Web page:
We read in the Commentary to the “Basket of Conduct”, in the “Miscellaneous
“Now comes the method of practising the perfection of virtue (síla).
Since the Great Man desires to adorn beings
with the adornment of the virtue of the omniscient,
at the beginning he must first purify his own virtue.
Herein, virtue is purified in four modes:
1. by the purification of one’s inclinations (ajjhasayavisuddhi);
2. by the undertaking of precepts (samadhana);
3. by non-transgression (avítikkamana);
4. by making amends for transgressions (patipkatikarana).”
In this way we can check síla in our daily life. We should know whether our síla
is pure. We read:
“For someone who is dominated by personal ideals,
is naturally disgusted with evil through the purity of his own inclinations
and purifies his conduct by arousing his inward sense of shame (hiri).
Someone else who is dominated by consideration for the world, afraid of evil,
purifies his conduct by receiving precepts from another person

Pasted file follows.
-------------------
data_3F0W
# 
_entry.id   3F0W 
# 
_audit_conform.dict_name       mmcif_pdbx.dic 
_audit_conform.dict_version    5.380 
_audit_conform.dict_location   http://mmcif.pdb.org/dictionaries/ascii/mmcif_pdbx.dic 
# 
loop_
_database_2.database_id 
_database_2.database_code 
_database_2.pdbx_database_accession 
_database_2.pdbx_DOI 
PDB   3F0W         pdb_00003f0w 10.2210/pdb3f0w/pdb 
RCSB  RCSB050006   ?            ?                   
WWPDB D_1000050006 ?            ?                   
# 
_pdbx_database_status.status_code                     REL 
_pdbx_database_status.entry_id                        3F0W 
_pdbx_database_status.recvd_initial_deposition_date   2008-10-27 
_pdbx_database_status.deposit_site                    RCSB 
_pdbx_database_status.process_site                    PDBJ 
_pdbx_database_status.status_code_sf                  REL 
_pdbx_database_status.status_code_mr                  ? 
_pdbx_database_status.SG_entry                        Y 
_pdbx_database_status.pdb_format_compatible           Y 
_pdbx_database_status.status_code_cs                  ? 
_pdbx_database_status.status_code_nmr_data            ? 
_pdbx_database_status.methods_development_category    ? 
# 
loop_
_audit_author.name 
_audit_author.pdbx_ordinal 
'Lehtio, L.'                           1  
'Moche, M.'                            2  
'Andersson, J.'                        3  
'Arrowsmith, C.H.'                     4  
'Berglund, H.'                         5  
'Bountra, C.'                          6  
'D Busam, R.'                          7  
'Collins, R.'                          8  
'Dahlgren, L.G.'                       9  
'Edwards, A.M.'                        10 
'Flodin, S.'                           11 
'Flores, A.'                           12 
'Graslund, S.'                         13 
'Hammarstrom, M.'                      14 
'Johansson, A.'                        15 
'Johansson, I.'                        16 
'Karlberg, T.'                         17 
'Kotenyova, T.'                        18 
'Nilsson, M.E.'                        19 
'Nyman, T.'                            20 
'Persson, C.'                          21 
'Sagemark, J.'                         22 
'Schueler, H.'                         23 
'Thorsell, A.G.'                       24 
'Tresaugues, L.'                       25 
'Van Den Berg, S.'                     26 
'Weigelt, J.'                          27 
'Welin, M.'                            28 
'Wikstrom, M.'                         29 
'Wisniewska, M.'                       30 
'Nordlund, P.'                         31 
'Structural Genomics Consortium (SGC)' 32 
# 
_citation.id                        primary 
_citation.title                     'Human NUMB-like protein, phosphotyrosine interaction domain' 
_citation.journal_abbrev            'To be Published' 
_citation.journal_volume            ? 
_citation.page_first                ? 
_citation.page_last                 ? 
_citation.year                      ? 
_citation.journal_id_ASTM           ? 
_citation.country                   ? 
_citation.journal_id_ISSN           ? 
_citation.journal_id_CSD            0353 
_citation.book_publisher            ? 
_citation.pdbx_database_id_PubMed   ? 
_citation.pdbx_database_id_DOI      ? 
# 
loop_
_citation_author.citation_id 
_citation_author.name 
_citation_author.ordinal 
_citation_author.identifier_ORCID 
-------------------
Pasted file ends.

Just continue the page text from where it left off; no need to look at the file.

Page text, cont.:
and by arousing his sense of moral dread (ottappa).
Both establish themselves in virtue through non-transgression.
But if, due to forgetfulness, they sometimes break a precept,
through their sense of shame and moral dread, respectively,
they quickly make amends for it through the proper means of rehabilitation.”
- Sila subdues coarse defilements
- Ascetic Akitti’s sila I
- Ascetic Akitti’s sila II
- Ascetic Akitti’s sila III
- Ascetic Akitti’s sila IV
- Ascetic Akitti’s sila V
- Ascetic Akitti’s sila VI
- Conduct of Akitti
- The danger in association with fools
- Virtue of Bodhisatta I
- Virtue of Bodhisatta II
- Firm faith in true Dhamma
- Síla is twofold